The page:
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Clinical data
AHFS/Drugs.comMicromedex Detailed Consumer Information
  • AU: C
  • US: C (Risk not ruled out)
Routes of
Oral, IV
ATC code
Legal status
Legal status
Pharmacokinetic data
Protein binding70%
MetabolismHepatic acetylation and glucuronidation
Elimination half-life10 hours
CAS Number
PubChem CID
E number{{#property:P628}}
ECHA InfoCard{{#property:P2566}}Lua error in Module:EditAtWikidata at line 36: attempt to index field 'wikibase' (a nil value).
Chemical and physical data
Molar mass253.279 g/mol
3D model (JSmol)
Melting point169 °C (336.2 °F)

Editor-In-Chief: C. Michael Gibson, M.S., M.D. [1]


Sulfamethoxazole (abbreviated SMZ or SMX)[1][2][3] is a sulfonamide bacteriostatic antibiotic.

It is most often used as part of a synergistic combination with trimethoprim in a 5:1 ratio in co-trimoxazole (abbreviated SMZ-TMP and SMX-TMP,[4] or TMP-SMZ and TMP-SMX), also known under trade names such as Bactrim, Septrin, or Septra; in Eastern Europe it is marketed as Biseptol. Its primary activity is against susceptible forms of Streptococcus, Staphylococcus aureus (including MRSA), Escherichia coli, Haemophilus influenzae, and oral anaerobes. It is commonly used to treat urinary tract infections. In addition it can be used as an alternative to amoxicillin-based antibiotics to treat sinusitis. It can also be used to treat toxoplasmosis and it is the drug of choice for Pneumocystis pneumonia, which affects primarily patients with HIV.

Other names include: sulfamethylisoxazol, sulfisomezole, MS 53, RO 4 2130[5][6] and sulfamethazole.[7]

Mechanism of action

Sulfonamides are structural analogs and competitive antagonists of para-aminobenzoic acid (PABA). They inhibit normal bacterial utilization of PABA for the synthesis of folic acid, an important metabolite in DNA synthesis.[8] The effects seen are usually bacteriostatic in nature. Folic acid is not synthesized in humans, but is instead a dietary requirement. This allows for the selective toxicity to bacterial cells (or any cell dependent on synthesizing folic acid) over human cells. Bacterial resistance to sulfamethoxazole is caused by mutations in the enzymes involved in folic acid synthesis that prevent the drug from binding to it.


A TMP-SMZ (also TMP-SMX or TMP-Sulfa) disk is a combination of trimethoprim and sulfamethoxazole(combination of both is known as cotrimoxazole) that acts synergistically for bactericidal action. A bacterial culture impregnated with a trimethoprim and sulfamethoxazole disk may be used to help identify an organism as Gardnerella vaginalis; it is sensitive to the TMP-SMZ disk.

Side effects

The most common side effect of sulfamethoxazole/trimethoprim is gastrointestinal upset. Allergies to sulfa-based medications typically cause skin rashes, hives, or trouble breathing or swallowing and warrant immediate discontinuation of the medication and contact with doctor immediately. Sulfamethoxazole/trimethoprim is also known to increase blood concentrations of the drug warfarin (U.S. brand name: Coumadin) and can cause an unexpected increase in clotting time and uncontrolled bleeding. Neutropenia and thrombocytopenia also are rare adverse effects to be monitored if a patient is placed on long-term therapy. Sulfamethoxazole is also a Stevens-Johnson syndrome (SJS) inducing substance.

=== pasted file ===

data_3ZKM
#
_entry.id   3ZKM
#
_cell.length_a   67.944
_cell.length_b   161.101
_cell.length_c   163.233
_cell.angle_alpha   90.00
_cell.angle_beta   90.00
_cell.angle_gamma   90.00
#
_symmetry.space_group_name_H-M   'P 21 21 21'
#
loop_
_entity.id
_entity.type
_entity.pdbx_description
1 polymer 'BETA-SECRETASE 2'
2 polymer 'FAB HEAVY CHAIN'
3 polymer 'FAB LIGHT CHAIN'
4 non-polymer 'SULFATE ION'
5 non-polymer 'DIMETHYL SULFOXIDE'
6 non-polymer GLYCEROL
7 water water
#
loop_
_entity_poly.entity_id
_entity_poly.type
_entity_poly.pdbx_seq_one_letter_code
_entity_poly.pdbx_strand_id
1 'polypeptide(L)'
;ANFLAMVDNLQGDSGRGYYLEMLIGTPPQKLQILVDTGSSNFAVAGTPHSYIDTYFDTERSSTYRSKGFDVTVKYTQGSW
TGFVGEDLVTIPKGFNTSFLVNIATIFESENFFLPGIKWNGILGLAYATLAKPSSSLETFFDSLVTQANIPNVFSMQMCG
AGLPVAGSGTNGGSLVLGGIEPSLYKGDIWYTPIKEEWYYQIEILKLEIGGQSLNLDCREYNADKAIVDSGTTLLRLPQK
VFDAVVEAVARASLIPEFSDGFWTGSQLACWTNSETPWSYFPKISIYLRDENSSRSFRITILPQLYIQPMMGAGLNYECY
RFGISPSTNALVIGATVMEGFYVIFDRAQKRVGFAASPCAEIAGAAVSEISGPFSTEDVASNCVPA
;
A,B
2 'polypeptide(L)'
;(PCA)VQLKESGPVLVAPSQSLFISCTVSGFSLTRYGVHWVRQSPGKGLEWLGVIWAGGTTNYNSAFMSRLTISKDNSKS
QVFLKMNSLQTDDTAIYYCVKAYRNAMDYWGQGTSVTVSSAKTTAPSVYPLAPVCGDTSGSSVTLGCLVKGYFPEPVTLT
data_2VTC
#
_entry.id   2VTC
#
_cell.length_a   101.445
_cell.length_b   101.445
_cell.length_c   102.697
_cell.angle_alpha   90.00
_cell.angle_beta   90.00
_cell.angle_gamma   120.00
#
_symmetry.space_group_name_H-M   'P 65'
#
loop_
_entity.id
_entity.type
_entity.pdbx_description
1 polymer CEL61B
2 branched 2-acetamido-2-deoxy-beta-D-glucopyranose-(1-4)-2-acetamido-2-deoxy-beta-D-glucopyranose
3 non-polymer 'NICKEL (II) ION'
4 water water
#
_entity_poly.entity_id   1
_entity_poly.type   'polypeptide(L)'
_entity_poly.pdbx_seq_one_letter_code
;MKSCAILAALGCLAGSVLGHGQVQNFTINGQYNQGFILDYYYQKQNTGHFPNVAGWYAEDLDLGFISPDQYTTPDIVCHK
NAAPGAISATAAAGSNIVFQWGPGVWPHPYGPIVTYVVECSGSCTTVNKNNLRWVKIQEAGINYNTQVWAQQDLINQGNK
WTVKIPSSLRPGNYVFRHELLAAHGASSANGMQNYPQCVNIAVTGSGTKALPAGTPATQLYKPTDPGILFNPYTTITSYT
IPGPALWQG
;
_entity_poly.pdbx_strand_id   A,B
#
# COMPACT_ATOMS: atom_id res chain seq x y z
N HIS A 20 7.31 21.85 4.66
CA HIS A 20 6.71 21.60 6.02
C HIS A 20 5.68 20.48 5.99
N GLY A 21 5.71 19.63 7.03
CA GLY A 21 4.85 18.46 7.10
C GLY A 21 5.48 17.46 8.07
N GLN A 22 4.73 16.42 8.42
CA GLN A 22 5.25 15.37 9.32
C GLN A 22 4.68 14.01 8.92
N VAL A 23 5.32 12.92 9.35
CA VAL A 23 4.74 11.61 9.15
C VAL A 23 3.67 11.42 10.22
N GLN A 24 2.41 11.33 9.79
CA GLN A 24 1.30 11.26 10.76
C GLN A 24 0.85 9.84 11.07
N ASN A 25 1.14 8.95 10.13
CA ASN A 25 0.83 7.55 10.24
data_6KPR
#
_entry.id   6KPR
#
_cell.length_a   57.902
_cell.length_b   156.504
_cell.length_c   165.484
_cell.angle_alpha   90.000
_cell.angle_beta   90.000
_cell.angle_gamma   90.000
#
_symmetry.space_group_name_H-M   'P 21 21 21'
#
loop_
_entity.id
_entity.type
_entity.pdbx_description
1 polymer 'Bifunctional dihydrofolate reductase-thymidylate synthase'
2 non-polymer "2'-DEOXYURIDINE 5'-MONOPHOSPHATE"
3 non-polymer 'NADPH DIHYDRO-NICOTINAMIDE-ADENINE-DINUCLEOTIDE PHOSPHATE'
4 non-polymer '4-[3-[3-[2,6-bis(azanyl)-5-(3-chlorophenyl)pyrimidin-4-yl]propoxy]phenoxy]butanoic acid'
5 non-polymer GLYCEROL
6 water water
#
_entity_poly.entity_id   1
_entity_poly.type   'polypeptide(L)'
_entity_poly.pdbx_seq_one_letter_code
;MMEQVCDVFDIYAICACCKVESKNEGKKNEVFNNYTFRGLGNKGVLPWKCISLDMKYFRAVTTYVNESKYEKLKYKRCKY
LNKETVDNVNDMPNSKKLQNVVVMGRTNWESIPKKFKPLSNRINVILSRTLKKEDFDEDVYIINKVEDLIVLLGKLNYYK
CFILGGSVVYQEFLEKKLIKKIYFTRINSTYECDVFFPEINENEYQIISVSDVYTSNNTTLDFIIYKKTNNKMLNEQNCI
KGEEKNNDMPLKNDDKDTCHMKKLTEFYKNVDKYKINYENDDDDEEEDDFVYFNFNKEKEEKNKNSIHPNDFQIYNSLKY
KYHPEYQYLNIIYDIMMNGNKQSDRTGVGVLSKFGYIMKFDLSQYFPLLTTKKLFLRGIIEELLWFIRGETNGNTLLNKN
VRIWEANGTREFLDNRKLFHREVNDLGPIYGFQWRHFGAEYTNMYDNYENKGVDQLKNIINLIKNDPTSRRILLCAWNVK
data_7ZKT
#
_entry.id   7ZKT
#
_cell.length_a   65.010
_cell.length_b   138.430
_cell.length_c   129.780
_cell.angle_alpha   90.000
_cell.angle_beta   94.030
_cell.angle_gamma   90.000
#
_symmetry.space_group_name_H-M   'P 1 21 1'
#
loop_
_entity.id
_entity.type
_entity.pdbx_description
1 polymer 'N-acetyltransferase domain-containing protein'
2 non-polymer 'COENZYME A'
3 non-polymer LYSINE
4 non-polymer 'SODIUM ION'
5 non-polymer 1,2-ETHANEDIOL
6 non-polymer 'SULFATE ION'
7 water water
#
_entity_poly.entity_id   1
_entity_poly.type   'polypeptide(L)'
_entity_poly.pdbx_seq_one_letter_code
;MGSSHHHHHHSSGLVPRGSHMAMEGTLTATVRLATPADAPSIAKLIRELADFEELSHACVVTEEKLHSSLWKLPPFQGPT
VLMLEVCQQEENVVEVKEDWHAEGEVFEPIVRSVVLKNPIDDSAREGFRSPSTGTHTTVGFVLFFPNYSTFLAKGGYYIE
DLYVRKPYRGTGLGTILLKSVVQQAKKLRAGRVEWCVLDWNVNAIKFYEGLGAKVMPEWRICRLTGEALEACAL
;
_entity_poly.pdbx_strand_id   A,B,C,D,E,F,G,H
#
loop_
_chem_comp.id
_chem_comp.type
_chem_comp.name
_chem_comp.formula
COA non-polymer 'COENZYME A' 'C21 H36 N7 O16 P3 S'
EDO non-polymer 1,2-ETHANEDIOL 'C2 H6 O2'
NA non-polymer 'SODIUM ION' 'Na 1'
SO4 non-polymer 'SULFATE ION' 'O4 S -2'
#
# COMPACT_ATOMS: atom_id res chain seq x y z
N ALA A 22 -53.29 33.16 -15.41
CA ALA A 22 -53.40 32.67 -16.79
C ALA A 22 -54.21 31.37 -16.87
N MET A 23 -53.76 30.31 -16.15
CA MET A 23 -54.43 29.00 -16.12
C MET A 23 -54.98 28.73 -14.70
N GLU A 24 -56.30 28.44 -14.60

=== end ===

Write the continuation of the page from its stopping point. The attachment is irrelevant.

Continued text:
Sulfamethoxazole can also cause nausea or severe stomach or abdominal pain. Headaches commonly occur when taking sulfamethoxazole. Muscle pain sometimes occurs when taking this medication. If symptoms persist, one should contact his/her physician. If trouble breathing or swelling of the face, mouth, or tongue occurs, one should discontinue the medication and get emergency medical help. These are often symptoms of a severe allergic reaction (anaphylaxis).

Sulfamethoxazole/trimethoprim can lead to a megaloblastic anemia in some patients because it is a folate antagonist.[9]

See also


  1. Ma, M.; Cheng, Y.; Xu, Z.; Xu, P.; Qu, H.; Fang, Y.; Xu, T.; Wen, L. (2007). "Evaluation of polyamidoamine (PAMAM) dendrimers as drug carriers of anti-bacterial drugs using sulfamethoxazole (SMZ) as a model drug". European journal of medicinal chemistry. 42 (1): 93–8. doi:10.1016/j.ejmech.2006.07.015. PMID 17095123.
  2. Garg, S.K.; Ghosh, S.S.; Mathur, V.S. (1986). "Comparative pharmacokinetic study of four different sulfonamides in combination with trimethoprim in human volunteers". International journal of clinical pharmacology, therapy, and toxicology. 24 (1): 23–5. PMID 3485584.
  3. SMZ in Abstract of "Rat model of concurrent Pneumocystis carinii (Pc), Toxoplasma gondii (Tg), and Mycobacterium avium complex (MAC) infections for assessment of multiple prophylaxis" at
  4. SMZ-TMP in Abstract of "Cutaneous hypersensitivity to sulfamethoxazole-trimethoprim (SMZ TMP) in HIV infected patients" at
  5. PubChem. "Sulfamethoxazole - Substance Summary", PubChem, National Center for Biotechnology Information (NCBI), National Library of Medicine (NLM), National Institutes of Health (NIH)
  6. ChemDB. "Sulfamethoxazole", ChemDB, National Institute of Allergy and Infectious Diseases (NIAID), National Institutes of Health (NIH)
  7. Sulfamethazole in "Clinical Diabetes: Case Study: A 90-Year-Old Man With Confusion and Night Sweats", and "Chronic Granulomatous Disease"
  8. Martindale, The extra pharmacopoeia, 30th ed, p. 208
  9. USMLE World Step1, Qbank Pharmacology, 2009, Q106